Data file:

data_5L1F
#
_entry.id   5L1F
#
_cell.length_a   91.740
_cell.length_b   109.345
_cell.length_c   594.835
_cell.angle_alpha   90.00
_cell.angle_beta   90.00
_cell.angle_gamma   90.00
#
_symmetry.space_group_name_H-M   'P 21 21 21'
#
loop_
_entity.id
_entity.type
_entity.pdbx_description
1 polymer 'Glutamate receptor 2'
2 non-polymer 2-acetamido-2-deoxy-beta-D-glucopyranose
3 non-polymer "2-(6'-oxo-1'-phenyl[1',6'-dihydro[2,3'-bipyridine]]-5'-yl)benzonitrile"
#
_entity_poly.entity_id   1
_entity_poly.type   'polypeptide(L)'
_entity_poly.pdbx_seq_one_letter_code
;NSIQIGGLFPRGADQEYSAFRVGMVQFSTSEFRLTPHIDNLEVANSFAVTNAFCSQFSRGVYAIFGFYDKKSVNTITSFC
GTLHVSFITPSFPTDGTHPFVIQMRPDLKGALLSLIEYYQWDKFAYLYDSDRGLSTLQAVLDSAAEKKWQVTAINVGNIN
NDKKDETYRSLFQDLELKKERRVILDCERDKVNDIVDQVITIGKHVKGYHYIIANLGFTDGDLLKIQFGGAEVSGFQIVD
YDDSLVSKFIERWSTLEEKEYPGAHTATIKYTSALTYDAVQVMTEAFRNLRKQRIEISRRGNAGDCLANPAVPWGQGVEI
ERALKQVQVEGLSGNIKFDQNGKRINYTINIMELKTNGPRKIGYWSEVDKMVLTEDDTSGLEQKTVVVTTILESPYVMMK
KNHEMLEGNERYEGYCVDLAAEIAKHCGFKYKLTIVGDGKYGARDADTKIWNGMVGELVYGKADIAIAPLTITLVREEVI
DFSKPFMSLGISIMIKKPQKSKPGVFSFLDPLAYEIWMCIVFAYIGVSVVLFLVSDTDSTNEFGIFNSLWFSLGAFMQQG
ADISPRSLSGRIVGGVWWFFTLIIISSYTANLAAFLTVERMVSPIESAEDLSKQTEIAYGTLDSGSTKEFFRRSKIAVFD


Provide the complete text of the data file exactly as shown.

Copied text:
data_5L1F
#
_entry.id   5L1F
#
_cell.length_a   91.740
_cell.length_b   109.345
_cell.length_c   594.835
_cell.angle_alpha   90.00
_cell.angle_beta   90.00
_cell.angle_gamma   90.00
#
_symmetry.space_group_name_H-M   'P 21 21 21'
#
loop_
_entity.id
_entity.type
_entity.pdbx_description
1 polymer 'Glutamate receptor 2'
2 non-polymer 2-acetamido-2-deoxy-beta-D-glucopyranose
3 non-polymer "2-(6'-oxo-1'-phenyl[1',6'-dihydro[2,3'-bipyridine]]-5'-yl)benzonitrile"
#
_entity_poly.entity_id   1
_entity_poly.type   'polypeptide(L)'
_entity_poly.pdbx_seq_one_letter_code
;NSIQIGGLFPRGADQEYSAFRVGMVQFSTSEFRLTPHIDNLEVANSFAVTNAFCSQFSRGVYAIFGFYDKKSVNTITSFC
GTLHVSFITPSFPTDGTHPFVIQMRPDLKGALLSLIEYYQWDKFAYLYDSDRGLSTLQAVLDSAAEKKWQVTAINVGNIN
NDKKDETYRSLFQDLELKKERRVILDCERDKVNDIVDQVITIGKHVKGYHYIIANLGFTDGDLLKIQFGGAEVSGFQIVD
YDDSLVSKFIERWSTLEEKEYPGAHTATIKYTSALTYDAVQVMTEAFRNLRKQRIEISRRGNAGDCLANPAVPWGQGVEI
ERALKQVQVEGLSGNIKFDQNGKRINYTINIMELKTNGPRKIGYWSEVDKMVLTEDDTSGLEQKTVVVTTILESPYVMMK
KNHEMLEGNERYEGYCVDLAAEIAKHCGFKYKLTIVGDGKYGARDADTKIWNGMVGELVYGKADIAIAPLTITLVREEVI
DFSKPFMSLGISIMIKKPQKSKPGVFSFLDPLAYEIWMCIVFAYIGVSVVLFLVSDTDSTNEFGIFNSLWFSLGAFMQQG
ADISPRSLSGRIVGGVWWFFTLIIISSYTANLAAFLTVERMVSPIESAEDLSKQTEIAYGTLDSGSTKEFFRRSKIAVFD